The Heart of Victorian England
Munson, James, Contemporary Review
Every May the public has a rare opportunity to see one of England's most unusual royal buildings. The Royal Mausoleum at Frogmore, the final resting place for Queen Victoria and Prince Albert, stands apart. Its copper roof, now turned a gentle green, is just visible among the trees in Windsor Great Park. The visitor reaches it by walking down the Long Walk. The building seems to have been transplanted from Ravenna and set down in the midst of a quintessentially English landscape. Few buildings in England are more poignant in their memories and few embody the character of their creator more than the Royal Mausoleum.
Queen Victoria's decision to build a special resting place for herself and Prince Albert had been taken before his early death in December, 1861. Albert's father had been buried in a mausoleum at Coburg after his death in 1844 and her own mother, the Duchess of Kent (who was also Albert's aunt) decided on a classical mausoleum for herself. The site she chose was at Frogmore, in the grounds near Frogmore House which had become her residence. Indeed, as she lay dying in 1861 the builders could be seen from her windows on their way to the unfinished structure.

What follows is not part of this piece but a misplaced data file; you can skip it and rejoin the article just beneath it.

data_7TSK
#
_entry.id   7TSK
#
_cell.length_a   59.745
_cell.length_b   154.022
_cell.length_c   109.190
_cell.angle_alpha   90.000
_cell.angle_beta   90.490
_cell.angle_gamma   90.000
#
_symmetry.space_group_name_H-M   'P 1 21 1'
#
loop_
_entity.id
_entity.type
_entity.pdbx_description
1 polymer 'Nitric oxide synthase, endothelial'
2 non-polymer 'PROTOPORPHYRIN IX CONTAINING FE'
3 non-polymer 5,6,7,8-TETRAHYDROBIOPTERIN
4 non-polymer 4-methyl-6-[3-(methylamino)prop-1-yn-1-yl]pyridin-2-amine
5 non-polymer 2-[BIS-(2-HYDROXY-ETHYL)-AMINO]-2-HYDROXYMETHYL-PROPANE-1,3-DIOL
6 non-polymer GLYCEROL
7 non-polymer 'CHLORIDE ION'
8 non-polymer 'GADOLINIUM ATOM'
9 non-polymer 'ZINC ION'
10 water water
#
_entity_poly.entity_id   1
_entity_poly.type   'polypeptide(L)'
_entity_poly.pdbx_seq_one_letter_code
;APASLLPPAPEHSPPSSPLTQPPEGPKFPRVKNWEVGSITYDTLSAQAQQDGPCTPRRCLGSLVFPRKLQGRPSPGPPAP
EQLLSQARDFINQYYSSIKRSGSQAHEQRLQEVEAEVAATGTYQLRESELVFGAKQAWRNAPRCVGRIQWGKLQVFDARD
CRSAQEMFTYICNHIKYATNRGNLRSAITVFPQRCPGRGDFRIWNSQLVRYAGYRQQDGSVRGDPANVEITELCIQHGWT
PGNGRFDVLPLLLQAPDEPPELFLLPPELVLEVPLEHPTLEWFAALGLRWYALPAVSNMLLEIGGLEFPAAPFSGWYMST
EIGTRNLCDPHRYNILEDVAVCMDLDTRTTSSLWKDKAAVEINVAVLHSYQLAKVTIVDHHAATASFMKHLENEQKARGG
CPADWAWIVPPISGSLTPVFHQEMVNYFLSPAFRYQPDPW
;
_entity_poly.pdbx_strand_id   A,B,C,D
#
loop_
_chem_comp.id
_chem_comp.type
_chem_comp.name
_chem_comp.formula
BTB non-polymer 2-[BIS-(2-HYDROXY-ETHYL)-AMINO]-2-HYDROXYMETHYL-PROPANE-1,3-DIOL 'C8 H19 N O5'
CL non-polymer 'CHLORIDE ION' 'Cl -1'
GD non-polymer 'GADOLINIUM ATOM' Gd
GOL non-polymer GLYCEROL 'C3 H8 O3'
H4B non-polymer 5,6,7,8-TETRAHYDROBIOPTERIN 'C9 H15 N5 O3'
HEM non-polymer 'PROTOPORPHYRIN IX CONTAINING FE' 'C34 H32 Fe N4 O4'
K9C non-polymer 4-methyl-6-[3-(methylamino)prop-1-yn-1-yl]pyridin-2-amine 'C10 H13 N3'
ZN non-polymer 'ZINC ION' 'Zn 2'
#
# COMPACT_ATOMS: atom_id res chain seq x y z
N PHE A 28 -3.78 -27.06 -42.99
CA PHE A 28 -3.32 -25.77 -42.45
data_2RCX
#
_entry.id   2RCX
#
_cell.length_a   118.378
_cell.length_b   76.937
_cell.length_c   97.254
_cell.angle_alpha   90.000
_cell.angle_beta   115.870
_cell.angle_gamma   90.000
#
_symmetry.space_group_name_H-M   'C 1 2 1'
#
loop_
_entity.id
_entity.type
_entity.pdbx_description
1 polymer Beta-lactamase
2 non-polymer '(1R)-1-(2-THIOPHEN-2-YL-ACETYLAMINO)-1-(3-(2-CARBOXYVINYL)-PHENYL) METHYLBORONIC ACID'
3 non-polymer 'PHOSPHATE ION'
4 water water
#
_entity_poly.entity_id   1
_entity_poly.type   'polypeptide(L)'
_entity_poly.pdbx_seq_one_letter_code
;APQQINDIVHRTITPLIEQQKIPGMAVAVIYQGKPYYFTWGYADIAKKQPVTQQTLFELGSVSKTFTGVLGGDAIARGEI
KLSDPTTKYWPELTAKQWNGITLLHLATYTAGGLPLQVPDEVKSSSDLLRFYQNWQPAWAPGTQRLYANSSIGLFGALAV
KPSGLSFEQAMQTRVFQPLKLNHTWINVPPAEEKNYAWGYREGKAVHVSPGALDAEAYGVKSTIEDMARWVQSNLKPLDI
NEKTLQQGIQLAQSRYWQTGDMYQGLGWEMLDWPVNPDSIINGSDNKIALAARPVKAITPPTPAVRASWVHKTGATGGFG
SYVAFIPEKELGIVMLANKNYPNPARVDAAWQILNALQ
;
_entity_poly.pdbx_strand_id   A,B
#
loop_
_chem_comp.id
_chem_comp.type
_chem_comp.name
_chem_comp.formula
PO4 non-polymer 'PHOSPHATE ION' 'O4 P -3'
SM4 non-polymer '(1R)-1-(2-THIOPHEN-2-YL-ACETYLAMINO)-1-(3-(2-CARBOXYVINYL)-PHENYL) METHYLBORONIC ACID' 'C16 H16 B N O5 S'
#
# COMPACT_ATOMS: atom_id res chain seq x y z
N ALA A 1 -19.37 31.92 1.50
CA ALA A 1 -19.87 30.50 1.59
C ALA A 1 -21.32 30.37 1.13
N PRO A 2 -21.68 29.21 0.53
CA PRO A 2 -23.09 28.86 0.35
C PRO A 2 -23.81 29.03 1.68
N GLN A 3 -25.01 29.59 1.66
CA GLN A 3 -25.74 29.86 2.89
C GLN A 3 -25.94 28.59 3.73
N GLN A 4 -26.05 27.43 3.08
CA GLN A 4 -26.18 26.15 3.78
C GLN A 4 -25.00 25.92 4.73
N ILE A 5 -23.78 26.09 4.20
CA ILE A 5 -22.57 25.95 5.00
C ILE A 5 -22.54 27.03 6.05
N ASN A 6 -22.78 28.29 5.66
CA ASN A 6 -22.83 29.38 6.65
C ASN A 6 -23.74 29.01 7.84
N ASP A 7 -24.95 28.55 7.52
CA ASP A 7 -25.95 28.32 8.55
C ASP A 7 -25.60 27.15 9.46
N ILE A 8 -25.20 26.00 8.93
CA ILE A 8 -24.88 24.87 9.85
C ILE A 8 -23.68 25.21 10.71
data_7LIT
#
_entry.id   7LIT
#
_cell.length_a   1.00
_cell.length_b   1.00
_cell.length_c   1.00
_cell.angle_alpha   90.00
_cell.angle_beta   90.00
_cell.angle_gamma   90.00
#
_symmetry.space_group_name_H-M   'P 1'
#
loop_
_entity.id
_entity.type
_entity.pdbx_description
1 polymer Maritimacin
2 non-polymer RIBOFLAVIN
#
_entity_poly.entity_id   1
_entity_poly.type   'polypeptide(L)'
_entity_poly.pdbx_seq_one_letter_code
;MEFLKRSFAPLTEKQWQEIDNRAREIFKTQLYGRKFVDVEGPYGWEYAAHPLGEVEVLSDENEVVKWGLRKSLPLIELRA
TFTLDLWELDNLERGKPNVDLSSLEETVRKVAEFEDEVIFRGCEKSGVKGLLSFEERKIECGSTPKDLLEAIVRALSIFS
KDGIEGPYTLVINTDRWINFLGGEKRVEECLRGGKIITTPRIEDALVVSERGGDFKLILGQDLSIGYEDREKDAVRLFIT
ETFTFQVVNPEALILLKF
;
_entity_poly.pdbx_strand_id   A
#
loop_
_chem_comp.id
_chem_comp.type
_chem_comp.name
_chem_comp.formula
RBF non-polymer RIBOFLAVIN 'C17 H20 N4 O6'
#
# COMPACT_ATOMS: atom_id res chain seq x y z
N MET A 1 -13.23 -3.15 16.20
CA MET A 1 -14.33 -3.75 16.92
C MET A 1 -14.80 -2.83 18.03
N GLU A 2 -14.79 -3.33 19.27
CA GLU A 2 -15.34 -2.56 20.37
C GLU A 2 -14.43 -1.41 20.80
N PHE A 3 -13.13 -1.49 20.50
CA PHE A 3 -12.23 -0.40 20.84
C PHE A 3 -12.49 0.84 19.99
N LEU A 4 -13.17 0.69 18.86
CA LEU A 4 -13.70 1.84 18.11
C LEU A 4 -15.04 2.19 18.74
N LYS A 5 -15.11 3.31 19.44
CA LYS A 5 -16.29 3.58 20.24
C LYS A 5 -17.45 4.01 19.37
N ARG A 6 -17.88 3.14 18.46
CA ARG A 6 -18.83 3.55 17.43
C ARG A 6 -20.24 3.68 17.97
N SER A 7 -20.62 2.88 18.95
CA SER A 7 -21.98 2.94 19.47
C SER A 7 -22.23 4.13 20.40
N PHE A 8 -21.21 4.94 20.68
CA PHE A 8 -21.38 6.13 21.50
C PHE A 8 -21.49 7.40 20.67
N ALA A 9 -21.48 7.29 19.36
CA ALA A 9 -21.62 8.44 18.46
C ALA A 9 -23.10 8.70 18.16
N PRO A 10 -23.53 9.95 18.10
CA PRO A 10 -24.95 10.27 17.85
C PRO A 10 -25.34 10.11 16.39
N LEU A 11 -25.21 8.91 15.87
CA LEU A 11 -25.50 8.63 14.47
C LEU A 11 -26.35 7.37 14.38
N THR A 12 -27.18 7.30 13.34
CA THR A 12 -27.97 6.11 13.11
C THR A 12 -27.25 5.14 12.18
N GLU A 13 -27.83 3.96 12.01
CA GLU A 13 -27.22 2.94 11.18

It was therefore not surprising that Victoria should herself choose Frogmore after Albert's death, or that she should choose to have a mausoleum. The alternative would have been burial in the vaults of St George's Chapel, Windsor. This proposal filled the Queen with horror. She had always disliked Windsor, even before the Prince's death. She remembered the appalling scene enacted there in the months before she came to the throne, when her |Uncle-King', William IV, attacked her mother at a state dinner to celebrate his birthday. To her own dying day she shuddered when she saw the room to which she had fled in tears. She especially disliked the rows of coffins which filled the crypt underneath the glories of St George's Chapel, just above. There the remains of the martyred King Charles I lie near those of the Tudor despot, Henry VIII. …
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Publication information: Article title: The Heart of Victorian England. Contributors: Munson, James - Author. Magazine title: Contemporary Review. Volume: 260. Issue: 1516 Publication date: May 1992. Page number: 259+. © 1999 Contemporary Review Company Ltd. COPYRIGHT 1992 Gale Group.
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